Teaching Students About General Motor’s Saturn Car
Saturn cars, a storied brand in the American auto industry, offer a wealth of information for young learners interested in automobiles. Understanding the history, features, and significance of Saturn cars will enrich students’ knowledge of both the development of cars and the automotive industry as a whole. This article aims to provide educators with an overview of Saturn cars and suggestions for teaching students about this fascinating brand.
A Brief History of Saturn Cars:
Saturn Corporation was founded in 1985 as a subsidiary of General Motors (GM) to develop innovative manufacturing techniques, improve product quality and compete fiercely in the small-car market. The first Saturn models, the S-Series compact sedans and coupes, were introduced in 1990. Over its lifespan, the brand continued to expand with the introduction of mid-size sedans like the L-Series and SUVs such as the Vue. The company ceased production in 2009 after GM’s financial struggles during the global recession.
Several key features distinguished Saturn from its competitors, making these vehicles suitable teaching case studies:
1. Innovative Manufacturing Techniques – Developing new technologies like dent-resistant plastic body panels and implementing an innovative assembly process streamlined production and reduced costs for Saturn vehicles.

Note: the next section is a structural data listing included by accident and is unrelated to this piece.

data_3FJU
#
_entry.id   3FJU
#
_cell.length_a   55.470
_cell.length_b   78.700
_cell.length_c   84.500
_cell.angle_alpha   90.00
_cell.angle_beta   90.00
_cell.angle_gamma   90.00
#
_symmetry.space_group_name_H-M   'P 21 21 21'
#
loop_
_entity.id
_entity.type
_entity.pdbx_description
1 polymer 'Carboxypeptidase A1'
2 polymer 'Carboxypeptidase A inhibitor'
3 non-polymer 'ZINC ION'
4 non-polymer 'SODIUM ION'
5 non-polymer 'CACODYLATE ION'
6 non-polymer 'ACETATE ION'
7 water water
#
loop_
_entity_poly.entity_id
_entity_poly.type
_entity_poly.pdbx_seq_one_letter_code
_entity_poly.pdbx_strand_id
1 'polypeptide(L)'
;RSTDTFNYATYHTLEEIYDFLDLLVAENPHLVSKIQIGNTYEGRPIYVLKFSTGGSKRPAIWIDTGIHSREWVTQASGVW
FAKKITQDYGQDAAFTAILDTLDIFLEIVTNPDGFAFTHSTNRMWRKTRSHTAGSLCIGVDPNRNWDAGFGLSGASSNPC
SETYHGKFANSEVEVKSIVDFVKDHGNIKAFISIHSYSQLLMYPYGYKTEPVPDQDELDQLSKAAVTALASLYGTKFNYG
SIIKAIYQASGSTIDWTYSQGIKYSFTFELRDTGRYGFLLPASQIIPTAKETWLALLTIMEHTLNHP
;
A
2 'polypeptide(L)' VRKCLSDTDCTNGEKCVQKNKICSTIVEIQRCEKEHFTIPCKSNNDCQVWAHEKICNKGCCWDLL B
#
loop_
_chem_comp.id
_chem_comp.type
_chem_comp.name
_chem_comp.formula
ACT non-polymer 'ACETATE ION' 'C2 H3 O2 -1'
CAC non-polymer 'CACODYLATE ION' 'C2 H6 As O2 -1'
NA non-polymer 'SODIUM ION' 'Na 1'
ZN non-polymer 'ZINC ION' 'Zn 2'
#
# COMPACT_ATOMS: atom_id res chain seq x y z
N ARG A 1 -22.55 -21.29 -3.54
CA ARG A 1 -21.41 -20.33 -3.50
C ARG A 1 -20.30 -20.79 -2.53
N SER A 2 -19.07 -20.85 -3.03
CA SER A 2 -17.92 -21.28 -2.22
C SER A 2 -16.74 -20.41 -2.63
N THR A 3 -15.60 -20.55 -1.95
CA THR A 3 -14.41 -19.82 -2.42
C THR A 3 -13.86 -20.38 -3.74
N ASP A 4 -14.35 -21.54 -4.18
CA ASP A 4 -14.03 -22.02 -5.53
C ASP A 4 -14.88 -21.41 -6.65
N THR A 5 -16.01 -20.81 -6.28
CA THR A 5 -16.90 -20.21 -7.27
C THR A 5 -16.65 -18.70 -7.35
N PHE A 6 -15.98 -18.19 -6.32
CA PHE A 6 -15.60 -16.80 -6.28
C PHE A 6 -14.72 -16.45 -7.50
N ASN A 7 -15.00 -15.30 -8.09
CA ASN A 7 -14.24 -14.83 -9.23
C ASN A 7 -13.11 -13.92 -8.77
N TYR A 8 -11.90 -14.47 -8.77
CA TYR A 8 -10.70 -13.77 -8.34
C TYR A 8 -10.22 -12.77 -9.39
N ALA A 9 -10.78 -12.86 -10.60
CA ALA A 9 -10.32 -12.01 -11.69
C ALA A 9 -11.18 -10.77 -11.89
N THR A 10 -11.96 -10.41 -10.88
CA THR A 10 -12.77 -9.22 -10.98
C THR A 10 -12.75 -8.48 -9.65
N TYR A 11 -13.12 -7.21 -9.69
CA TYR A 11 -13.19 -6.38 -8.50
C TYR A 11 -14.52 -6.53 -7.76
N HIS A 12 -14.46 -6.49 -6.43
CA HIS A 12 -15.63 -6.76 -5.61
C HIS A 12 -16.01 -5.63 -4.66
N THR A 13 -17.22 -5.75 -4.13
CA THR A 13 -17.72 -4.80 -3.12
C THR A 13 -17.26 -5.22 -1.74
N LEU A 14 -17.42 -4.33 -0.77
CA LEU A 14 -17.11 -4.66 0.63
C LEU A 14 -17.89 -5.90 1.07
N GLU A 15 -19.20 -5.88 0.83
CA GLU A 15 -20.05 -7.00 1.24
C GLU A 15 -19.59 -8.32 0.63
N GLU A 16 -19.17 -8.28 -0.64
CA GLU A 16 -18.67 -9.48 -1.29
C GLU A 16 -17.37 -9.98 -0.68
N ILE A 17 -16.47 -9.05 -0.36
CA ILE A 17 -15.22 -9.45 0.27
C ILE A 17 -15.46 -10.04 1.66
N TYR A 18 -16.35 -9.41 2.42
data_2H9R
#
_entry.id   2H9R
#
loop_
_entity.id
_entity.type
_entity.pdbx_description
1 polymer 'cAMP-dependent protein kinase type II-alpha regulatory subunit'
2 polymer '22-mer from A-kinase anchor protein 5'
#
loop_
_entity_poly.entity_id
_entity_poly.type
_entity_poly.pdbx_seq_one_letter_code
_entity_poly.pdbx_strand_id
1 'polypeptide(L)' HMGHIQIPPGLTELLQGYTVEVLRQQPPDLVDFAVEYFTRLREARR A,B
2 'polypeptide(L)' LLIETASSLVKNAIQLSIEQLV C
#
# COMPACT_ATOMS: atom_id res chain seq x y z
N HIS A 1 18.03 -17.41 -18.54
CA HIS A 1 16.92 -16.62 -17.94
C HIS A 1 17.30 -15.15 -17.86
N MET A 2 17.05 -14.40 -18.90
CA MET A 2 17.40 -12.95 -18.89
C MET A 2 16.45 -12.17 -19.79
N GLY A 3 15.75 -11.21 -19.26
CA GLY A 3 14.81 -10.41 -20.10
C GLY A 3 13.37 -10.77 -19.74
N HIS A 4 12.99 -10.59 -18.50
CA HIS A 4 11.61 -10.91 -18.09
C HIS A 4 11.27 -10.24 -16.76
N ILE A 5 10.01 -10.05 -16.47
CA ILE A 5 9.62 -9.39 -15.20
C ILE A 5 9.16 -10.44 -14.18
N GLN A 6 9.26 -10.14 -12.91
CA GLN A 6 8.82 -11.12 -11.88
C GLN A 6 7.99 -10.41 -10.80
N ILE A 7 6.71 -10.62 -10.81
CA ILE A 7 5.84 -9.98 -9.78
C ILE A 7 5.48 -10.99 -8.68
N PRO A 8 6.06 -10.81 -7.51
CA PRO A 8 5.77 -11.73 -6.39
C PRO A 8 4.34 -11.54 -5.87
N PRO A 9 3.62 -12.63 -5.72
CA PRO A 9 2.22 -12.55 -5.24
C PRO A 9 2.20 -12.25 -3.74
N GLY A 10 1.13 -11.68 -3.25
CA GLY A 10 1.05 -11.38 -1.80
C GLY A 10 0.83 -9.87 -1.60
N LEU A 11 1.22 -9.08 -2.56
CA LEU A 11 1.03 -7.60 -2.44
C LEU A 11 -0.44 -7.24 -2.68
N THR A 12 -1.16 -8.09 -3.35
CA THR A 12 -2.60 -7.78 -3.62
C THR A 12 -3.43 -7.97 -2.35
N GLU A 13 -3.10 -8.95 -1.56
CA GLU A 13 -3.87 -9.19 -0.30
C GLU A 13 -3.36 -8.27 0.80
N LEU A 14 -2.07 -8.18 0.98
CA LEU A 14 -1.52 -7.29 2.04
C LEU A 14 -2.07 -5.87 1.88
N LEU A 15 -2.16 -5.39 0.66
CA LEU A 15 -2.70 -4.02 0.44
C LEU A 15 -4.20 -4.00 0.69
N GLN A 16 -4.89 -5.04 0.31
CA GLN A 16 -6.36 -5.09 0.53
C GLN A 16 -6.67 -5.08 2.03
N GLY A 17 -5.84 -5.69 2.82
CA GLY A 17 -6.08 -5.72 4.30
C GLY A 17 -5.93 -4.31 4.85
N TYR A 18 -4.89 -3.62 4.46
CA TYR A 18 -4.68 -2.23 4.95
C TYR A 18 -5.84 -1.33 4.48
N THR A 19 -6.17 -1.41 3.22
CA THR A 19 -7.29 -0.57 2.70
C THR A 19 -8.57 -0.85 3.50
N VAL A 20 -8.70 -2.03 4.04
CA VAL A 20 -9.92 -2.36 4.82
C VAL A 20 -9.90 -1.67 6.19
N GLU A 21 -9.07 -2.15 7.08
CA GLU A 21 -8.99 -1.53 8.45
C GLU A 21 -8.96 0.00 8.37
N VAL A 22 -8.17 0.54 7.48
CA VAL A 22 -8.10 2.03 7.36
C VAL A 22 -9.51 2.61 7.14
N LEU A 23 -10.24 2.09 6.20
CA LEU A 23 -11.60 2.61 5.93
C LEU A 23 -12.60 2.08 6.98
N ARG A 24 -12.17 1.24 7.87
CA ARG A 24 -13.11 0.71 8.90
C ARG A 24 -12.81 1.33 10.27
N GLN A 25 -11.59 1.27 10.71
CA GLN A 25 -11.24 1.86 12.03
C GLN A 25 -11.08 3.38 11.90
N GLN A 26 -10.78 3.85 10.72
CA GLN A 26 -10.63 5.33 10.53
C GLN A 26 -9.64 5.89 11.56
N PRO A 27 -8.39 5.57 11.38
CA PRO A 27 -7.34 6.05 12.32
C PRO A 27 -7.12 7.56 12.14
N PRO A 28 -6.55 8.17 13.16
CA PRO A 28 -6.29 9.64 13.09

2. Emphasis on Customer Experience – With its “no-haggle” pricing policy, Saturn fostered long-term relationships with their customers by prioritizing straightforward communication and exceptional service.
3. Environmentalism – In 1999, Saturn launched the EV1, one of the earliest electric-powered vehicles available for lease by everyday consumers. Despite its limited range and production numbers, it is an essential part of electric vehicle history.
Classroom Activities for Teaching About Saturn Cars:
To help students explore the world of Saturn cars more deeply, educators can implement various engaging classroom activities:
1. Explore History – Have students research some key historical moments for the brand, creating a timeline to illustrate Saturn’s different models, technologies, and milestones throughout its existence.
2. Assemble a Saturn – Divide students into groups and provide each group with a set of schematics. Students will then work together to “build” their Saturn car from scratch using paper cutouts or digital tools.
3. Marketing Strategy Analysis – Instruct students to examine and evaluate Saturn’s marketing campaigns, discussing the appeals targeted (e.g., innovation, pricing policy) and their impact on the brand’s popularity.
4. Debate: The Future of Electric Vehicles – Organize a debate among students, comparing and contrasting the early electric vehicles like the EV1 to modern electric cars (e.g., Tesla) and discussing whether Saturn paved the way for today’s increasingly popular EV models.
5. Brand Assessment – Encourage students to assess why GM decided to discontinue the Saturn brand in 2009. Assessing factors like competition, production costs, and company decision-making can help develop students’ critical thinking skills in relation to corporate strategies.